Executive Briefing January 12, 2018

TOP STORIES: Microsoft Cloud for Global Good

On Monday, Microsoft released an updated A Cloud for Global Good, a policy road map for governments, industry and civil society to consider as they realize the opportunities and address the challenges presented by the Fourth Industrial Revolution. This new version, which updates the edition Microsoft released in October 2016, reflects our rapidly changing world and recent advancements in artificial intelligence, machine learning, mixed reality and other cloud-enabled technologies.


  • While we don’t have all the answers, our hope is that this book will help our customers in both the public and private sectors build cloud-powered solutions that are trusted, responsible and available to everyone.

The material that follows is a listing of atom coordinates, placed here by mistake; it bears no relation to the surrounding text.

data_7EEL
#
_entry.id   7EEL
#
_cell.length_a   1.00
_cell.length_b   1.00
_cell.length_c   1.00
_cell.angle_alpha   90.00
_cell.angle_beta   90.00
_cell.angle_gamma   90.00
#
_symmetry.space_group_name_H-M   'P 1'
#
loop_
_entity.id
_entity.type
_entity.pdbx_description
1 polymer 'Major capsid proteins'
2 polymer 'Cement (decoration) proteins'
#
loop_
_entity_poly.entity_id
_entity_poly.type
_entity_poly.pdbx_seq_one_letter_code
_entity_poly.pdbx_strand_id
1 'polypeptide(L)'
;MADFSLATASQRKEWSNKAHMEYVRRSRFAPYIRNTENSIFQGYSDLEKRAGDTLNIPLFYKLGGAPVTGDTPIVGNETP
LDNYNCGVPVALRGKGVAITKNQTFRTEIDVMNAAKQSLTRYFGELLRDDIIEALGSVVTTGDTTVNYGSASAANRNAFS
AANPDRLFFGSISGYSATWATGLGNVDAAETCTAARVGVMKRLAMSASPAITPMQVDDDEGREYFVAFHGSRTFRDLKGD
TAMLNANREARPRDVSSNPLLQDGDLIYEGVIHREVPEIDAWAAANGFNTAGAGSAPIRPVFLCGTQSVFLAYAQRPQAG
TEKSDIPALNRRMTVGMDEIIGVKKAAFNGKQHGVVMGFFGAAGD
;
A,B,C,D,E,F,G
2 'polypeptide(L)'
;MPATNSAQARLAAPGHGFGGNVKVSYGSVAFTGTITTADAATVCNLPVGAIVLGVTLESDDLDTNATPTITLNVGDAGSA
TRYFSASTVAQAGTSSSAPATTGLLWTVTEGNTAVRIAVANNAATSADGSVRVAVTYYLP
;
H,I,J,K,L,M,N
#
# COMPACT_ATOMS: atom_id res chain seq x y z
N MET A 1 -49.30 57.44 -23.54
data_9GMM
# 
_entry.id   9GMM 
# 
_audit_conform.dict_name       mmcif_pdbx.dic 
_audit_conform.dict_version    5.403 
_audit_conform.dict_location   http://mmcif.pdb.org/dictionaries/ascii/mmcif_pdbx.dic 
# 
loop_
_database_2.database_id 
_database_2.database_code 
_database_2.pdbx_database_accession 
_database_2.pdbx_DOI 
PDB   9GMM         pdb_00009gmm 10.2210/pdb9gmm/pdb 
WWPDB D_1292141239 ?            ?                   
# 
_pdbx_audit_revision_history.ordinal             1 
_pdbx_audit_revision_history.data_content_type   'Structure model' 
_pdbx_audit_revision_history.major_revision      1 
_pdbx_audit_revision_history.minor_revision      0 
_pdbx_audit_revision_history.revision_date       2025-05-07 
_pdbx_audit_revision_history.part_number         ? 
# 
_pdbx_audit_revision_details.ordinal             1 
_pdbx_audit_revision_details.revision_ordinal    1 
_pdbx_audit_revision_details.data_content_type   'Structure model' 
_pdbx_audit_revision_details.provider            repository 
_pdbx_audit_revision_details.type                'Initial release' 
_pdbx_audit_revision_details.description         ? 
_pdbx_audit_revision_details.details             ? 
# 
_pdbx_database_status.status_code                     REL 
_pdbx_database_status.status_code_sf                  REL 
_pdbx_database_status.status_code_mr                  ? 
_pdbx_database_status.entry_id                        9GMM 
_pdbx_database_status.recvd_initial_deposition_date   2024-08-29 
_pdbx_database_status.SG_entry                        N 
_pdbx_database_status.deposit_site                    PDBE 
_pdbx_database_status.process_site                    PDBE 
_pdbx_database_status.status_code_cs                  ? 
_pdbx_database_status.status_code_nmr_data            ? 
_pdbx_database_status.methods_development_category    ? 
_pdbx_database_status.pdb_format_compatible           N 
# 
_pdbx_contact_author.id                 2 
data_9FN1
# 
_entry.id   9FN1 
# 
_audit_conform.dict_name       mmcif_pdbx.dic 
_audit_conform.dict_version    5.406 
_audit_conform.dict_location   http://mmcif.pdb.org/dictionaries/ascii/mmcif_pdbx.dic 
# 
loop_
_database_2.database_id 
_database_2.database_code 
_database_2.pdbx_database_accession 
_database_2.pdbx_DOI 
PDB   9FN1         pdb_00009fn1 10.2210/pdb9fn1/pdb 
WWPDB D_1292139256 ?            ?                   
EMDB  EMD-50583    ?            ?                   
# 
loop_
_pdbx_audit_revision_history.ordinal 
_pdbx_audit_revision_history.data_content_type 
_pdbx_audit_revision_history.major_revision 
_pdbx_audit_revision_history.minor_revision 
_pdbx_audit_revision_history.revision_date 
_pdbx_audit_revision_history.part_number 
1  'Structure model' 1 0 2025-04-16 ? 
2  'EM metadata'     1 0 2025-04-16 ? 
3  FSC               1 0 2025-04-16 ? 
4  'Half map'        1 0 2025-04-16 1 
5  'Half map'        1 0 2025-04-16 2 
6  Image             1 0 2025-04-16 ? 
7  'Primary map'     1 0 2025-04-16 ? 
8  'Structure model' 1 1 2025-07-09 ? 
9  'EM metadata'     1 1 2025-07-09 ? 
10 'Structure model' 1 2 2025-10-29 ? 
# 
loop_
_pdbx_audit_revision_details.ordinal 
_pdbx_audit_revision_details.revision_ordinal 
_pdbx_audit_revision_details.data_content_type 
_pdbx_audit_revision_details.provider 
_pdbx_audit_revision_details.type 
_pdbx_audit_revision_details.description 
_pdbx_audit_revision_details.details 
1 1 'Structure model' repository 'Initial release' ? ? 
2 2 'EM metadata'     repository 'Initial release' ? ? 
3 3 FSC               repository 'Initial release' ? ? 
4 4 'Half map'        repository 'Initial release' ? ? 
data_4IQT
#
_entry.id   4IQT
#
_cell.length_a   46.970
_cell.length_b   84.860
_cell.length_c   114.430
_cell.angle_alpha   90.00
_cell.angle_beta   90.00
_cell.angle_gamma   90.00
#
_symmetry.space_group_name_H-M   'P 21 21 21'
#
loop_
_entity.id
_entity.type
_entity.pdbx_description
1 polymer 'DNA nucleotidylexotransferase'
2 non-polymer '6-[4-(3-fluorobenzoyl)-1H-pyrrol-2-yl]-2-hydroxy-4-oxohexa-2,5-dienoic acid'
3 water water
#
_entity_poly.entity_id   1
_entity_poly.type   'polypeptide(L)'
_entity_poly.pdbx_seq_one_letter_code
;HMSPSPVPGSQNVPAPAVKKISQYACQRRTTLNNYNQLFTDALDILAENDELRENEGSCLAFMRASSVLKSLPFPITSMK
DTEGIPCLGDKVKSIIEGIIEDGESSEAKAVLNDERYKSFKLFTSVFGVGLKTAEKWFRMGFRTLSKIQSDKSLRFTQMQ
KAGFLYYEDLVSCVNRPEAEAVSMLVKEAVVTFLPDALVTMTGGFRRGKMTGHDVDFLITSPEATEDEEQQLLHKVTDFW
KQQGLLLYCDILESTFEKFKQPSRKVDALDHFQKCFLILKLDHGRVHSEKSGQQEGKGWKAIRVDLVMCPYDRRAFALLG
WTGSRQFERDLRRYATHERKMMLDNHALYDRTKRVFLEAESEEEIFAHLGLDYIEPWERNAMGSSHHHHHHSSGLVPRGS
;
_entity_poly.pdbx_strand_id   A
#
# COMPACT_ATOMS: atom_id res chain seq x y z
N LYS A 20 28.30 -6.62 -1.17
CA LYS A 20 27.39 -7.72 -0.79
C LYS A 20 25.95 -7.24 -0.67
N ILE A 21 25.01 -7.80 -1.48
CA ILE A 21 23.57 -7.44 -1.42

Brad Smith, President and Chief Legal Officer, Microsoft on release of Cloud for Global Good


New York Times House Votes to Renew Surveillance Law, Rejecting New Privacy Limits

The House of Representatives voted on Thursday to extend the National Security Agency’s warrantless surveillance program for six years with minimal changes, rejecting a yearslong effort by a bipartisan group of lawmakers to impose significant new privacy limits when it sweeps up Americans’ emails and other personal communications.

Recode Congress Is Going to Grill Alphabet, Facebook and Twitter Again – This Time for Terrorist Content on Their Sites